Details and Pricing

The Plant-Based Diet Evolution: The Consumer, Scientific Evidence, and Food Formulation | IFT17 Scientific Session Recording
On-Demand Web Events Food Health & Nutrition
1.50 CH
1.50 CH

This symposium focused on three main aspects of the trend supporting the future growth of plant-based foods and beverages, with a specific focus on protein: changing consumer landscape; nutrition science supporting consumption; and challenges of formulating high-protein, plant-based foods.

  • List Price: Free
Meeting Details :

Today, six in 10 of U.S. citizens 15 to 70 years old are cutting back on meat-based products/ingredients, while an additional 17% claim to have totally or largely eliminated them from their diets. Evidence suggests that the move to a more plant-focused diet, and a greater reliance on plant-based proteins in meeting protein needs, is a long-term lifestyle decision that will continue to grow. A unique aspect of this trend is that it is broad, spanning multiple demographic groups, categories, and consumer needs. Scientific literature also supports the healthfulness of more plant-centered dietary patterns, and today’s dietary guidelines are including advice to encourage consumer consumption of more plant foods.

This symposium will focus on three main aspects of the trend supporting the future growth of plant-based foods and beverages, with a specific focus on protein: the changing consumer landscape and demand for protein; the state of nutrition science supporting consumption; and the challenges food scientists face when formulating foods designed to be high in protein, and plant based. Based on new data from a 2016 Health Focus International consumer survey, the first speaker will offer actionable insights into what is driving consumers toward more plant-based diets. This session will explore market growth drivers and profile key consumer groups who are actively seeking plant-based foods, and proteins.

The second session of this symposium will focus on the scientific evidence supporting the healthfulness of more plant-centric diets, and its role in reducing cardiometabolic disease risk. While animal foods currently supply the majority of protein in the US diet, nuts, seeds, and legumes are being recommended as sources of plant protein that have been shown to improve multiple cardiometabolic risk factors. Despite advances in pharmacological and surgical management, cardiovascular disease (CVD) remains the number one cause of death worldwide. Consumption of plant foods is associated with lower risk of CVD and Type 2 diabetes. Dietary patterns that emphasize plant foods are recognized in the most recent 2015 Dietary Guidelines.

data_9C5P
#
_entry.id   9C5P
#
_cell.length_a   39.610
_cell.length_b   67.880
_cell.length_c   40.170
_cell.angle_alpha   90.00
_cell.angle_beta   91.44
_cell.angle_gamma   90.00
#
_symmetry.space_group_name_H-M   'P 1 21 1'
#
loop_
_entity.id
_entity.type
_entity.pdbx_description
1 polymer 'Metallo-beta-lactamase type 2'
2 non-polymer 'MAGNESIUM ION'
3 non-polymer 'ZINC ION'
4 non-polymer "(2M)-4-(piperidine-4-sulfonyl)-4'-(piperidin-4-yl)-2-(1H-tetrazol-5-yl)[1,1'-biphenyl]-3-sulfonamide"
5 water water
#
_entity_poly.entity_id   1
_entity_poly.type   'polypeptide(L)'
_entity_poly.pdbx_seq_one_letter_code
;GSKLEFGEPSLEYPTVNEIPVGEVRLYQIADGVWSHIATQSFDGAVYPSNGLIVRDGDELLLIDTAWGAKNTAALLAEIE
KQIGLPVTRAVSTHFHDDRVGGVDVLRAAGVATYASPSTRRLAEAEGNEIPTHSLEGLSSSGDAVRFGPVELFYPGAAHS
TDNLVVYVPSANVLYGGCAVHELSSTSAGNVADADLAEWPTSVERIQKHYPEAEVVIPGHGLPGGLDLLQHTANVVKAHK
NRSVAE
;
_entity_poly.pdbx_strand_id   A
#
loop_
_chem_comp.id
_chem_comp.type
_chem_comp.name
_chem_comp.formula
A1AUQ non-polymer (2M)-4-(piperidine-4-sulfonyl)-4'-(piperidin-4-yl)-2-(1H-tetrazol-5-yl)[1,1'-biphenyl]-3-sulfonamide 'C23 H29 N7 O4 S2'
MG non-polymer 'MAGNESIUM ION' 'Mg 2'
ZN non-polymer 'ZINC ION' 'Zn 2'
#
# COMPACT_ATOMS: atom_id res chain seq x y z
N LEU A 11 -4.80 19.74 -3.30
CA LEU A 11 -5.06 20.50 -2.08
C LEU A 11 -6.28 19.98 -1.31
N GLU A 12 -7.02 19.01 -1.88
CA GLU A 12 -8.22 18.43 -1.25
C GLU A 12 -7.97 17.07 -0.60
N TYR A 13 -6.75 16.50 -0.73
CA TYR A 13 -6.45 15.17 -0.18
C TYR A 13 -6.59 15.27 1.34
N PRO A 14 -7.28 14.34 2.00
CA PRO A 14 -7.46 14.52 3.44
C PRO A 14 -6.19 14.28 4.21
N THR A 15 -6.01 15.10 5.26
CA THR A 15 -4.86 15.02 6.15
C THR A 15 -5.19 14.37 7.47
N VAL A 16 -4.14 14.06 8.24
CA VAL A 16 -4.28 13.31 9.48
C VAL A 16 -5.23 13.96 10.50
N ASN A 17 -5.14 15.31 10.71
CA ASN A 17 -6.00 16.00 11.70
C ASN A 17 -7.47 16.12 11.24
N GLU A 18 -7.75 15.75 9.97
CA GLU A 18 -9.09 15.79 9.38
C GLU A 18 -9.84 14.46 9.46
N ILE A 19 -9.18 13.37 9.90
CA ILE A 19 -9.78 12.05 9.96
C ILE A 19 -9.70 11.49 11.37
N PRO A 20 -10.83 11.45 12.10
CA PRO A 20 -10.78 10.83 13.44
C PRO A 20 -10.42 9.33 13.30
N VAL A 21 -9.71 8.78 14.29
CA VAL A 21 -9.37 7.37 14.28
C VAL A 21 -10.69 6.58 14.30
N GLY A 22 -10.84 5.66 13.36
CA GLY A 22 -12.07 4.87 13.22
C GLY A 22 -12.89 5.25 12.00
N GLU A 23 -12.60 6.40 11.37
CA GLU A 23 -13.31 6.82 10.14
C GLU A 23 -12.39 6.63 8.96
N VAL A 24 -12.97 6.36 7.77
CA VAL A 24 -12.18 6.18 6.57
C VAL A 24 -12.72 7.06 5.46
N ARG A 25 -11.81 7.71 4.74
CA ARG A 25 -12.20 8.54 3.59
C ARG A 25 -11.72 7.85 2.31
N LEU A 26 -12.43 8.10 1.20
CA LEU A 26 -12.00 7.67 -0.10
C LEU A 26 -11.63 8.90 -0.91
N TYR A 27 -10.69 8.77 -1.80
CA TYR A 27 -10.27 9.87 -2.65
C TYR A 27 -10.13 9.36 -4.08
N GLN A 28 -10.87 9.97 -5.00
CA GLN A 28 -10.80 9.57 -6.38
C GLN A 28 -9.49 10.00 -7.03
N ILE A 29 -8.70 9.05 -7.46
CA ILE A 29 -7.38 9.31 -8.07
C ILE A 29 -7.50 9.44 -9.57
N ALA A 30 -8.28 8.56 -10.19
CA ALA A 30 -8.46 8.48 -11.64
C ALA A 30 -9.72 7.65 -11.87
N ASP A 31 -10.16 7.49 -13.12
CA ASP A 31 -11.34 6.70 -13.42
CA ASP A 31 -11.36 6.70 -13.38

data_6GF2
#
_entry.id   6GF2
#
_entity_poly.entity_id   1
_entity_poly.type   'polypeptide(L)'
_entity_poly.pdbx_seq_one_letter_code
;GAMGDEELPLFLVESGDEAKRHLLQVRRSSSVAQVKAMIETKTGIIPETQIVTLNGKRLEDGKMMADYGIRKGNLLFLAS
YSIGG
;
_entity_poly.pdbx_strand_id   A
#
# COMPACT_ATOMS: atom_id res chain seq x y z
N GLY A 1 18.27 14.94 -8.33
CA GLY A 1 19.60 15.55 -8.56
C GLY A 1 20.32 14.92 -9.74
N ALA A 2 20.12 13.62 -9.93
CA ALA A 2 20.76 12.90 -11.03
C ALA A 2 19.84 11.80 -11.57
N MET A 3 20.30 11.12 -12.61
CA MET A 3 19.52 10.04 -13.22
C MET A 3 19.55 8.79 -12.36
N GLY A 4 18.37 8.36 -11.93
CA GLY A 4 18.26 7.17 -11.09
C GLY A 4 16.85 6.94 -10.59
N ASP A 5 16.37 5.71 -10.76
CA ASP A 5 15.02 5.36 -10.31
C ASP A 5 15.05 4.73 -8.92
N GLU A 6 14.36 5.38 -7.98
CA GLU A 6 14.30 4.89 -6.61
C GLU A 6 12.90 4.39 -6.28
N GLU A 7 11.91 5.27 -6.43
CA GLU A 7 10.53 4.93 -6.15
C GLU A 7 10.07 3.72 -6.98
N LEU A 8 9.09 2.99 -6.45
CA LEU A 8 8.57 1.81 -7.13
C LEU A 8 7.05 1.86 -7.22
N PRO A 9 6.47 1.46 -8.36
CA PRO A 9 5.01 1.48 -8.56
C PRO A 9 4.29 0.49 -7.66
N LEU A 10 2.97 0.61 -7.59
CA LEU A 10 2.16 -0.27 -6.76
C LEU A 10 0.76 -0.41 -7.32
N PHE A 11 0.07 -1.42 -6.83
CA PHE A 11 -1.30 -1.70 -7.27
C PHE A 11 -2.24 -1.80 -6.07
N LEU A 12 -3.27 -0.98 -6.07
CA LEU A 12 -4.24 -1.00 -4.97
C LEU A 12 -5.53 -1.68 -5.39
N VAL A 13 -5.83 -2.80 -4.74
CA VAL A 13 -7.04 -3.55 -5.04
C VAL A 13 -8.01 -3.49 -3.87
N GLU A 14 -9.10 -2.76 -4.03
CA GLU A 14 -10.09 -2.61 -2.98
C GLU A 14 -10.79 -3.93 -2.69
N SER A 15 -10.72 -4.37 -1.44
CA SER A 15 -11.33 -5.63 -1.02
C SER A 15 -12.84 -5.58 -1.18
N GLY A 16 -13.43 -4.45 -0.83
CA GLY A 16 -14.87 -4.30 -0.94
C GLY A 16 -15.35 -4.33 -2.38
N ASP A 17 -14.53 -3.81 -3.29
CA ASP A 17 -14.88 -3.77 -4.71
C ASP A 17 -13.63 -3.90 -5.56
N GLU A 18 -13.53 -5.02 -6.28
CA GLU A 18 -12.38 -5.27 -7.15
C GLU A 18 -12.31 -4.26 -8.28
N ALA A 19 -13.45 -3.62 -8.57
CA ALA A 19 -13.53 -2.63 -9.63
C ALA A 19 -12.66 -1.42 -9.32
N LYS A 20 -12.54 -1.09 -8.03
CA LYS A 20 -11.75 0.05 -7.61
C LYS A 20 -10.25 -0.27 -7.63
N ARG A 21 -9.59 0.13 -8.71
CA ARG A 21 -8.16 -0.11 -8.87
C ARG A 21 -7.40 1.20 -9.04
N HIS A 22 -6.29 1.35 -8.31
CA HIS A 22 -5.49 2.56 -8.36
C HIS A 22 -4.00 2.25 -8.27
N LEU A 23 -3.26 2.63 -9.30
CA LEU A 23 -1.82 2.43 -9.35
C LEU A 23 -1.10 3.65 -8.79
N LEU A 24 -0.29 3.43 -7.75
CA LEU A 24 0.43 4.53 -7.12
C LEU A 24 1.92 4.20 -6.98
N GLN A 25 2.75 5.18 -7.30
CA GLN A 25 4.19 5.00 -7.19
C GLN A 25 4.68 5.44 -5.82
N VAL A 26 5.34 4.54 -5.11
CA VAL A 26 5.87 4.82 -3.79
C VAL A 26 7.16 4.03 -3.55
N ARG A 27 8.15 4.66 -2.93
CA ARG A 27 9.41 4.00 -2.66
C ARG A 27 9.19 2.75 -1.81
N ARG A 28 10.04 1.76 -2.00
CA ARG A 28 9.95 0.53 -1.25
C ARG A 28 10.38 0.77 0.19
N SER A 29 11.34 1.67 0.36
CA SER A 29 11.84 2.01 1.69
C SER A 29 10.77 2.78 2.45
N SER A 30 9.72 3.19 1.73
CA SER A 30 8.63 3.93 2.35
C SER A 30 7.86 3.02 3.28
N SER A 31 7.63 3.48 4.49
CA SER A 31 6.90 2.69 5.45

The third speaker will review food formulation approaches in developing plant-based foods that are high in protein, great tasting, and affordable. Today, food formulators have many plant protein options, but many provide challenges from a taste, functionality and availability perspective. They also differ in key nutritional characteristics that can impact choice and formulation approaches. This session will explore the tradeoffs, sensory challenges, and strategies for developing high-protein foods across a variety of categories, including meat alternatives, snacks, and beverages. It will offer practical insight on strategies food formulators can apply to meet consumers’ health, wellness, and sustainability expectations, while also delivering on taste, texture, and affordability.

Analyses of products developed, including sensory...

View More View Less